Morley's Workshop 376

By: David Morley, Unique Cars magazine

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1974 Holden 3 1974 Holden 3
1974 Holden 4 1974 Holden 4
UNC 376 ej holden red grey motor brochure UNC 376 ej holden red grey motor brochure
UNC 376 hoist4morley UNC 376 hoist4morley
UNC 376 porsche cayenne s hybrid cutaway 11 UNC 376 porsche cayenne s hybrid cutaway 11
UNC 376 wallpapers buick electra 1968 1 1 UNC 376 wallpapers buick electra 1968 1 1

What have we got? Buick binders, shaky Senators, model-sharing grips and those mysterious red motors.

Morley's Workshop 376
Morley's here to help.

Morley’s soapbox

Ah, I’m loving this. Not only have a couple of confirmed sightings of red-motored EJ Holdens been documented, now there’s even reason to suspect that the mighty Holden 202 red motor might go back further in time than the HQ. Oh sure, Holden says the 202 was developed for, and released with, the HQ, but one reader says different. Let’s start with that, shall we?


More seeing red

I was reading your article about the VN driveline with interest. Even though the tail-shaft may have been overhauled, that doesn’t mean that you should accept it as being correct.

You should get it checked because if it is misaligned, at take-off speed or low road speed when you accelerate, the centre of the tail shaft will whip and not rotate smoothly. I had this issue after rebuilding my VB tail shaft.

As for the 149 red motor in an EJ, it would have been a very late build, just as the EH was being introduced. I have seen 202 engines in factory-built HG utes, so it could well be possible.

I can confirm with my brother-in-law who was a Holden dealer mechanic as an apprentice when these cars were new.

 Nick, Email


Thanks Nick, you’ve made my day. I was over the moon to learn that a couple of UC readers had indeed seen (and checked the oil in) red-motored EJs when they were new, but to learn that you were aware back in the day of HG Holdens with 202s just makes the theory even more plausible.

What’s really interesting about this is that the 202-powered HG you saw and at least one of the 149 EHs reported were a ute and a panel van respectively. Which makes me wonder if the Holden commercial vehicle line-up was the target of these one-offs as they would be less likely to create a fuss at the time.

And when I think about it, didn’t the EH ute and panel van use carry-over EJ bodywork at the rear while the EH sedan and wagon both got new metal? Does this suggest that since some of the old body was retained - therefore making the change-over between models a simpler one - that the commercial vehicles were easier to fit with the new motor as a running (rather than a model) change?

Food for thought, no?

And still they doubt

I can’t believe that you still want to carry on about red motors in EJ Holdens. One reader – yes one reader – tells you that he met a bloke that claimed that his EJ had a red motor and an EH front end. Mind you this reader has not sent one piece of evidence such as GMH documentation, photos or such and he, like you, goes against every other reader who has previously emailed/written to you dismissing this rubbish, including previous readers who worked at GMH.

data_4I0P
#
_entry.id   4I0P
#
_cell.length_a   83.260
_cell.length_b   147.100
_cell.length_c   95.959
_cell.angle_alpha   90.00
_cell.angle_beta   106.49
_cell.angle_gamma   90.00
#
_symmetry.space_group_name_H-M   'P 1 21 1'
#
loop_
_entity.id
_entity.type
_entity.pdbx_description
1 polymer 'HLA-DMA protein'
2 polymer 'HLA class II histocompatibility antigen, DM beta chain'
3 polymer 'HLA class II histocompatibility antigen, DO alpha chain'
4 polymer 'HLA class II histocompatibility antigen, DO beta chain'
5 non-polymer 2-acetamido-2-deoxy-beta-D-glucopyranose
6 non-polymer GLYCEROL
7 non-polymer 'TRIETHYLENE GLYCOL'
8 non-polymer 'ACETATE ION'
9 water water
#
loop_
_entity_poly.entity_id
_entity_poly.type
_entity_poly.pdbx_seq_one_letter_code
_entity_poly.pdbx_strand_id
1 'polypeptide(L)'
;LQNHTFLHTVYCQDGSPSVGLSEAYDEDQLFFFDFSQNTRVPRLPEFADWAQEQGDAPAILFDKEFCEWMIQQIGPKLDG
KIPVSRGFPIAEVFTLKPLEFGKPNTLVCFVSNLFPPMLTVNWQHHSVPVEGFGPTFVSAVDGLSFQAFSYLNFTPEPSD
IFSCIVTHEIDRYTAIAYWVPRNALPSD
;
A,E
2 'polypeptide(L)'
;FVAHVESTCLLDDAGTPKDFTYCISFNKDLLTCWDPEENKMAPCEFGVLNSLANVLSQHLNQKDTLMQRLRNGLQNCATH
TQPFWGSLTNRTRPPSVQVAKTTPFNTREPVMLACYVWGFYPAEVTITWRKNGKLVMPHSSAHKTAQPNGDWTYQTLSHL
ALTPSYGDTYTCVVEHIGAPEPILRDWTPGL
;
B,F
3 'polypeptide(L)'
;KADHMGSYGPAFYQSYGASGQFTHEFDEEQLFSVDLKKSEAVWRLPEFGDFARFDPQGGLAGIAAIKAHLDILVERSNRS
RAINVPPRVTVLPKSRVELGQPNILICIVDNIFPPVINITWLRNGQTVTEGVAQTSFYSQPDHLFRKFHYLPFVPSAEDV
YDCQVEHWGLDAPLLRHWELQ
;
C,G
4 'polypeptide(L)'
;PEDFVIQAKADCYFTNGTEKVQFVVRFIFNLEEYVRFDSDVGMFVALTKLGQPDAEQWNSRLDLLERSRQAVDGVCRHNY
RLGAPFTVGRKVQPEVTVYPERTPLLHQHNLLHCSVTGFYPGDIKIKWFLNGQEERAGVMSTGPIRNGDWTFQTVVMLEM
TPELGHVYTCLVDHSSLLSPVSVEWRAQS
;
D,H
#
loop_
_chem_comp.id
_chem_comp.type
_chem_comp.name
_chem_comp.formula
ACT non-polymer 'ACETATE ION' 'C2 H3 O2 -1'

Good luck with your Tassie Tiger. Great magazine though.

 Greg Hodgins, Email


Aw, come on Greg…can’t a fella dream? And anyways, it isn’t me that’s `carrying on’, it’s you lot. I don’t write these letters myself, y’know; they arrive by carrier pigeon and email from the people who read UC. And I’d say there’s still a fair bit of interest (not to mention heat) in the discussion. Besides, it isn’t one person now; I think we’re up to about three or four UC readers who reckon they know of or have seen factory red-motored EJ Holdens. And that’s quite apart from the people I’ve run into over the years who also reckon they know of the 149 EJ, and who are responsible for this whole debate.

It doesn’t surprise me that nobody has any documentation for such a beast. I mean, do you still have the bill of sale (or whatever it was called back then) from a car you bought more than 50 years ago? Nor is it a surprise that Holden has failed to produce any evidence. It could easily be that these oddities were never properly documented in the first place, especially since the whole episode has a bit of a cloak-and-dagger feel to it in the first place. Did Holden, for instance, bother with certifying a red-motored EJ with the authorities, or did it just quietly slip them into selected showrooms to get rid of the last EJ bodyshells? Stuff like that happened back in the day, I’m sure.

And here’s the nub of it for me: Your statement seems to be that just because somebody says 149 cubic-inch EJs did exist, doesn’t mean they did. But equally, just because you and others say they didn’t, doesn’t mean they didn’t.

By the way, a motorcycling mate of mine told me recently that Harley-Davidson pulled a very similar stroke back in 1984. As the old Shovelhead was making way for the all-new Evo range of bikes, Harley found itself with a few motors left over. So it simply stuck the old Shovelhead V-twins in the new Evo frame and sent them out to the dealerships.

Anyway, just to muddy the water a little further, read the next letter.


Exactly when is a grey a red?